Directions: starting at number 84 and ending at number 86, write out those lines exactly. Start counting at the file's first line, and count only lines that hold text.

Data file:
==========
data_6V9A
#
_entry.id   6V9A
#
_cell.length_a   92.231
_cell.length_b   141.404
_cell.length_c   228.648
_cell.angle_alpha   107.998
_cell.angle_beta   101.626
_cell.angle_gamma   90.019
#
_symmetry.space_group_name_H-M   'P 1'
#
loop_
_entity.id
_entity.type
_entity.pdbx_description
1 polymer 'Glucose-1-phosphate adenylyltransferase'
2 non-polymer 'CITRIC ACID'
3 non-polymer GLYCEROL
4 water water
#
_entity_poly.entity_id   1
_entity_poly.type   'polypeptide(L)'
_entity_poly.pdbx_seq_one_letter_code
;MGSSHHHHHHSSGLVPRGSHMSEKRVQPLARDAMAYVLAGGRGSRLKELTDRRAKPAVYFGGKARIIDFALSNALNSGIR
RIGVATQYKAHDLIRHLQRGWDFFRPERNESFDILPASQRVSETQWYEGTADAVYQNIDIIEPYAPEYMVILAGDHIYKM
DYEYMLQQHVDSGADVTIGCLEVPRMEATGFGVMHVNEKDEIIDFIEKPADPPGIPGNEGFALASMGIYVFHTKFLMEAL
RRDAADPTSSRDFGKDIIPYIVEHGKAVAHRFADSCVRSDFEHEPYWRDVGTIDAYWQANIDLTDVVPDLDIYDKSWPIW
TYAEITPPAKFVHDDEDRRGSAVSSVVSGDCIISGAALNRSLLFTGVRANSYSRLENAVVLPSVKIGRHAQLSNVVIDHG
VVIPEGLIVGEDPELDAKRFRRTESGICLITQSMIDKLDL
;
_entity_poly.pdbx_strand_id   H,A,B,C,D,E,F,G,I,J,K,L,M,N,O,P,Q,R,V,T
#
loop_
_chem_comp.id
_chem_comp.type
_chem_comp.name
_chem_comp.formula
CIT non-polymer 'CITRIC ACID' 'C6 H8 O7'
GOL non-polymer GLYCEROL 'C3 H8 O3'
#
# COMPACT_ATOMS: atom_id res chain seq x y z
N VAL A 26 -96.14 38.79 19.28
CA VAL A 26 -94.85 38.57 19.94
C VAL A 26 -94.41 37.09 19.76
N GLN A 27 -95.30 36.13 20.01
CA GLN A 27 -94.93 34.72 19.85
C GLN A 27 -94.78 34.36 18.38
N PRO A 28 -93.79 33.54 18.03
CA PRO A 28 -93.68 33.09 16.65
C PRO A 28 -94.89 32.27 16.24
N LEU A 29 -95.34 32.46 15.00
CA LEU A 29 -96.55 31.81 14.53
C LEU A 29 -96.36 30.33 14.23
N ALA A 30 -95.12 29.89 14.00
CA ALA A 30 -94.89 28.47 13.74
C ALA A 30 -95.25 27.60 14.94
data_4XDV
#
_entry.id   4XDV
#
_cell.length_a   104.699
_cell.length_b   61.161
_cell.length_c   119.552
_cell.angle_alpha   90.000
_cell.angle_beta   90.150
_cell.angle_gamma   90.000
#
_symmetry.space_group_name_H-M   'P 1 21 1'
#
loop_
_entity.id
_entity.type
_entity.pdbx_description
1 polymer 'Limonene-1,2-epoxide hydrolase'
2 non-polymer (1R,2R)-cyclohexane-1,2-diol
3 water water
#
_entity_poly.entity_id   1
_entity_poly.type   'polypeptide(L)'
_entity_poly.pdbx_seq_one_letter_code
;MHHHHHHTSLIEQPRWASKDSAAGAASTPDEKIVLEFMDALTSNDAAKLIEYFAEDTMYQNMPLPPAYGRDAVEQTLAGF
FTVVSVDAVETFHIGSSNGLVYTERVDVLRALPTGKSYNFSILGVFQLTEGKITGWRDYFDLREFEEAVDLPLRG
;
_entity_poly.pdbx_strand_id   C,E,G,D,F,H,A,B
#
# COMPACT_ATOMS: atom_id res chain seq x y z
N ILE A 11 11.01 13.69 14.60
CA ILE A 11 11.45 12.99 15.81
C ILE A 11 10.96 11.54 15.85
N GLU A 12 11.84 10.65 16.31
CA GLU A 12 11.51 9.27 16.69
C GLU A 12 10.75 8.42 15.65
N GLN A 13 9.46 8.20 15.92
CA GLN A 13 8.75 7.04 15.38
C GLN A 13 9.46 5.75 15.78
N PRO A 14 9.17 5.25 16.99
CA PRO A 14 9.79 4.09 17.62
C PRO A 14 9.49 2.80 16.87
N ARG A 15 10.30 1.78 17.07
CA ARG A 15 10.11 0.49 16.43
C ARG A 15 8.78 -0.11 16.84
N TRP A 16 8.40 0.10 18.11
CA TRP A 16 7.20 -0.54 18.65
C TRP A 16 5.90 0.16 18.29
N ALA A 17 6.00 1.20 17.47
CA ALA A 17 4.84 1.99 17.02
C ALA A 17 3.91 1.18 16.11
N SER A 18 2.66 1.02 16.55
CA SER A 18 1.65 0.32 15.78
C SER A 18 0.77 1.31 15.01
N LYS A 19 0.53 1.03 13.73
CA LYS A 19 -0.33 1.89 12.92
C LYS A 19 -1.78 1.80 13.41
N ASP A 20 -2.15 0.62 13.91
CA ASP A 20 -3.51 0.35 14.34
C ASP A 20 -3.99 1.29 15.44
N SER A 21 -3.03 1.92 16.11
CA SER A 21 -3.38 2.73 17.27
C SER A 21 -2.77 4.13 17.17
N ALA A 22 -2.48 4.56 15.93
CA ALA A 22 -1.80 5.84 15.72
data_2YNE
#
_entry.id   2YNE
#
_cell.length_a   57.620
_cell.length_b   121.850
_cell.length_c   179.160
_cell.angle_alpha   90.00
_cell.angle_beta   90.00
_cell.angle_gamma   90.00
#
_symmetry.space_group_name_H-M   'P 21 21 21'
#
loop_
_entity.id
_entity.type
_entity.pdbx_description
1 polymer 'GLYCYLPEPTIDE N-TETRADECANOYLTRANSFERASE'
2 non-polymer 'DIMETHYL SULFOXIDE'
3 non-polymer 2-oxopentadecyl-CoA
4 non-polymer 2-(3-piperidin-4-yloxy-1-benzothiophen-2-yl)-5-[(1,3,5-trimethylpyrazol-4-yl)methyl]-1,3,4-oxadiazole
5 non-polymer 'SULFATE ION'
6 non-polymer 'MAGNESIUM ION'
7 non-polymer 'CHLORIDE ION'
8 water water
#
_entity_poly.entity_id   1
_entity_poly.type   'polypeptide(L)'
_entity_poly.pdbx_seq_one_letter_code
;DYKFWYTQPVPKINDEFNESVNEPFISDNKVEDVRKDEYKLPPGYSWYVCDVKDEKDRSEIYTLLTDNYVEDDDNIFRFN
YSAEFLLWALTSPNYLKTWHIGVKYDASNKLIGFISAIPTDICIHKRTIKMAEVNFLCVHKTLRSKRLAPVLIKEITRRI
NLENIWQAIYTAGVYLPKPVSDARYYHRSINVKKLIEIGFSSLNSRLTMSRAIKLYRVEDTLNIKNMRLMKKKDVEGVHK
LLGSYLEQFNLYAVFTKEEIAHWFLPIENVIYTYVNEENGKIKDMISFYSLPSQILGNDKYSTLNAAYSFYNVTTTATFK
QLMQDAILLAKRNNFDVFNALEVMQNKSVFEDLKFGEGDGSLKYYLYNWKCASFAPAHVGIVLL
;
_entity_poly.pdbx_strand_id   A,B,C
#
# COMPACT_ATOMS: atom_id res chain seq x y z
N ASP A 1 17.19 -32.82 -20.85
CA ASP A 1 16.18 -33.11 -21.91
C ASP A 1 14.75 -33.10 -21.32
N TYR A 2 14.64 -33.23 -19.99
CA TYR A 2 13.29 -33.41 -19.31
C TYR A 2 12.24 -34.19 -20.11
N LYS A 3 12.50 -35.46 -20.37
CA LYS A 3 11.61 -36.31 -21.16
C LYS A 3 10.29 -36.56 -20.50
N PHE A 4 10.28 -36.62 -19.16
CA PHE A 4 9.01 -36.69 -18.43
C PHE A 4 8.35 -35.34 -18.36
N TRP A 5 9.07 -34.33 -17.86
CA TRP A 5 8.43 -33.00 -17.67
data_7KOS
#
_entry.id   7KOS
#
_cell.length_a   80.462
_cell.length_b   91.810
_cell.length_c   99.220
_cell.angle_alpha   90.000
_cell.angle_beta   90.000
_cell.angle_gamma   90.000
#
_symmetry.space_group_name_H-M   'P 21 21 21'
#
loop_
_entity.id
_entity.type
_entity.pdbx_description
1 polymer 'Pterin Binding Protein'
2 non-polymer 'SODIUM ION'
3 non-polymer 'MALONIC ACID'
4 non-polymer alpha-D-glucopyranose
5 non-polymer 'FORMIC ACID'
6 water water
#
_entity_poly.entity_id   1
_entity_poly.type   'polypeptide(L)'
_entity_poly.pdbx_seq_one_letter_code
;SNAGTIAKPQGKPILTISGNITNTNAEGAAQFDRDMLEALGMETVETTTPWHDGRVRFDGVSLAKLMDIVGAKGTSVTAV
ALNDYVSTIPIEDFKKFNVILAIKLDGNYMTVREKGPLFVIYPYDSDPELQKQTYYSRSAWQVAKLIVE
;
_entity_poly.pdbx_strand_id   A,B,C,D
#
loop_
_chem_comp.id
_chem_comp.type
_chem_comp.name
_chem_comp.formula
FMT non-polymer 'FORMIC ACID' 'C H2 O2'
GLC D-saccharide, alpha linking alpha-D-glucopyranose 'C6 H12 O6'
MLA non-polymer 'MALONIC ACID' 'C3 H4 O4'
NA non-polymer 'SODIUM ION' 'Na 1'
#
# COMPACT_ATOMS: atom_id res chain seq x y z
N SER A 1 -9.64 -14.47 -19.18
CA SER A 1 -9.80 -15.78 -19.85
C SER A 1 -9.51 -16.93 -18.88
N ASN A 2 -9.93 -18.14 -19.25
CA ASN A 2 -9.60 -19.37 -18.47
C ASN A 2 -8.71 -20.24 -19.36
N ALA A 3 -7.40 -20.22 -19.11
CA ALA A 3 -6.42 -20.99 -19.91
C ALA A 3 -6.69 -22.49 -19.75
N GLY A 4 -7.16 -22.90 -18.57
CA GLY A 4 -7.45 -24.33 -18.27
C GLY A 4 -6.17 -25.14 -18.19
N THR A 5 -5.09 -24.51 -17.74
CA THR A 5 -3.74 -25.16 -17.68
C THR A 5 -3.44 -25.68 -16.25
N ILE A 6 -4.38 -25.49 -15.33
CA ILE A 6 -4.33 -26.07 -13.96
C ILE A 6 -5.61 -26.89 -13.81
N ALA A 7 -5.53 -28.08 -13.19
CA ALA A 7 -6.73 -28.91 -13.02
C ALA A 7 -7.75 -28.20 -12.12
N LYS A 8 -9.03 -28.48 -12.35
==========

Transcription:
FTVVSVDAVETFHIGSSNGLVYTERVDVLRALPTGKSYNFSILGVFQLTEGKITGWRDYFDLREFEEAVDLPLRG
;
_entity_poly.pdbx_strand_id   C,E,G,D,F,H,A,B